Desparately need advise on long but light lens

G

Gordon Large

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I primarily shoot birds, and my current lens of choice is the 300/2.8VR with a TC-20 on a D2x. I find that this lens/TC combo produces excellent results. I usually shoot hand-held to be ready for flight shots or quick movements of small birds, but I also occasionally of a tripod.

My problem is a bad back that is steadily getting worse. It doesn't matter whether I carry this outfil on a good neck/shoulder strap (which I have) or a tripod - the weight of it starts causing pain almost immediately and can force me to cut short a long shoot.

My question is whether there is any lens or lens/TC combo out there that is lighter but still focuses as fast and produces excellent images? I don't think I can go much beyond the f/5.6 of my current outfit without causing focusing problems, but I could try before buying.

Thanks for your help. It is badly needed.

Gordon
 
Joined
Jun 15, 2006
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Cincinnati, Ohio
I started to suggest a 1.4x and 70-200 combo but I think you're back into the territory of the 300 in weight.

What about the 70-300VR? It's a touch lighter than the 70-200 and seems to get good reviews so far.
 
Joined
Feb 13, 2006
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Based on your situation, you need to do the following. Get a monopod in addition to your tripod and transport you gear in something you can roll with a handle long enough that does not cause you to bend down.
 
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Nov 27, 2006
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Edmonton, Alberta, Canada
Hi Gordon,

The Tamron 200-500 is fairly light and takes sharp shots in good light. I found it a little soft when light was less than ideal. The Sigma 170-500 is similar and can be had a little cheaper.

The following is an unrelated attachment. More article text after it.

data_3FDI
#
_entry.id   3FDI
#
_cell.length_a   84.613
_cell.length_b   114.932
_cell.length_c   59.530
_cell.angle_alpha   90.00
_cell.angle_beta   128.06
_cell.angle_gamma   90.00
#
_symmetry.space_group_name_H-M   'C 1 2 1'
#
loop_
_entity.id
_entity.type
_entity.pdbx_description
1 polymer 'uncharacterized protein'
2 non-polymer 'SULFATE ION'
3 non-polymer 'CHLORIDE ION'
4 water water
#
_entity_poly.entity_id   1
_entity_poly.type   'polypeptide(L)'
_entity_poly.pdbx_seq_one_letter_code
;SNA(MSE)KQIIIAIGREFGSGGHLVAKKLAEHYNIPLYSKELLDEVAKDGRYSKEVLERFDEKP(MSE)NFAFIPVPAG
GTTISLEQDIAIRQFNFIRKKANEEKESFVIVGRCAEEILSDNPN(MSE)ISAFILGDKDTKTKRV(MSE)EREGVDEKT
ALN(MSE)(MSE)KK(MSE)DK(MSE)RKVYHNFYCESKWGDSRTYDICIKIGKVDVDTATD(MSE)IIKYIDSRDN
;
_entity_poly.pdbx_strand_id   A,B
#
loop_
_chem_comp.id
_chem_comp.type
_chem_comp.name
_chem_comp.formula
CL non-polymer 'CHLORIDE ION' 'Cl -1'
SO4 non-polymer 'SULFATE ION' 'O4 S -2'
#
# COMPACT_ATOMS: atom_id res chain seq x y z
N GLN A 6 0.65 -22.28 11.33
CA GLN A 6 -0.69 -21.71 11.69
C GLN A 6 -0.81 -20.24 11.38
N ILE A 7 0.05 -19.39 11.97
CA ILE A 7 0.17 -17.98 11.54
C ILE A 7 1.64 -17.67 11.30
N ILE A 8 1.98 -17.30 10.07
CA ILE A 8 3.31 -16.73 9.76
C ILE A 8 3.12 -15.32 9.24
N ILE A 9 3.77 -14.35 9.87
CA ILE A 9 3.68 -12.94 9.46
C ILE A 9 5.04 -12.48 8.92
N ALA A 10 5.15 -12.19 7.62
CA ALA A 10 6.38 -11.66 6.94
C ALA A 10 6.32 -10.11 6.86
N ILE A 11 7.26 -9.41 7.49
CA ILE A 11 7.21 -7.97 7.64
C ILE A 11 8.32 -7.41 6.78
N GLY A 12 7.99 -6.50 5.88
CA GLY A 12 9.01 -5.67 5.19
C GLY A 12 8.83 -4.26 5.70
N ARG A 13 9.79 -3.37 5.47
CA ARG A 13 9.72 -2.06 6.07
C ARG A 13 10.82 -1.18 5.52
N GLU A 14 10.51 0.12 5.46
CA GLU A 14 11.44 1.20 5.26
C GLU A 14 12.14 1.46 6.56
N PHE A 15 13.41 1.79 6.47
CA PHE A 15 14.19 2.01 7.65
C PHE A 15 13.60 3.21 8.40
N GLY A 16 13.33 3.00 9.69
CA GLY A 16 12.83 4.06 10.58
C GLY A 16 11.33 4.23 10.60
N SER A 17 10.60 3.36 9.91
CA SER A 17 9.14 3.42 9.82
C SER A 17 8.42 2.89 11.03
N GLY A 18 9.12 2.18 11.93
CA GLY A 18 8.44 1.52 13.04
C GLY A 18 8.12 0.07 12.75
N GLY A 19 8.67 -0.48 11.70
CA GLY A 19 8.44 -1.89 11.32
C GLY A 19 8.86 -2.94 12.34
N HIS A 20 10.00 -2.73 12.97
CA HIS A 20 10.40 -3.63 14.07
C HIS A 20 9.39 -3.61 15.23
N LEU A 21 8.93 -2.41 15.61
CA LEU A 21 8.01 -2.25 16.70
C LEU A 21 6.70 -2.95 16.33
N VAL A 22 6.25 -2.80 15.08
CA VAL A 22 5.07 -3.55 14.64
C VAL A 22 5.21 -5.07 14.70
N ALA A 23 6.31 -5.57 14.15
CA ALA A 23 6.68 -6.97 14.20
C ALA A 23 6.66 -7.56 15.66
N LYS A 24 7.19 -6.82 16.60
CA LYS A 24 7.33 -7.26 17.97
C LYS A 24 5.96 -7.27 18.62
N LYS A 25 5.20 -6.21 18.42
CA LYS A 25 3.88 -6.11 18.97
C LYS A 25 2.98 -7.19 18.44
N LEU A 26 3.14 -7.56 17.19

If you check on pbase you can find lots of samples from both.
 
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Placitas, New Mexico
I'd second the monopod notion. I love the 2.8vr as well, but it does get heavy after awhile. I've seen some great results with the Nikon 300 f/4, which I believe is a pound or two lighter. I don't know how it plays with a tc-20.
 
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Jan 7, 2006
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955
Location
Detroit
Gordon,

As one who can relate to your plight, I can only say that I believe that changing lenses won't do much for you.

IMO, you need to get the load off your back, period. There are a number of wheeled solutions that can be readily adapted for use in transporting all of your gear, in various field conditions. For example, I've seen large, fat wheels on a tricycle type golf cart, that would work well for rough off road stuff.

Here's what I cobbled up for city use, in 2004. It also works okay for off road use as well, if the ground isn't too rough or soft. It can and does easily carry 50 or 60lbs of gear, tripods, and other stuff. Using this device has given me a lot more freedom of movement and freedom from pain, than I ever had before. I never "carry" any heavy lenses now. :smile: I routinely pack this contraption with a couple d200's with grips, 70-200vr, 28-70 and 120-300, a couple other lenses, flashes, tripod and monopod, plus a bunch of other stuff.

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EDIT: Forgot to mention that I agree with the others. Once you get to where you want to shoot, you need to use a tripod or monopod. I usually set up the 120-300 on a tripod, loose ballhead, for shooting sports, etc. I then set the 70-200 on a monopod, with a long sling strap. That way, all the weight is on the support systems, not your back. You just have to point it. It's much easier on your back. :wink:
 
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Jun 10, 2006
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Denver, CO
Gordon,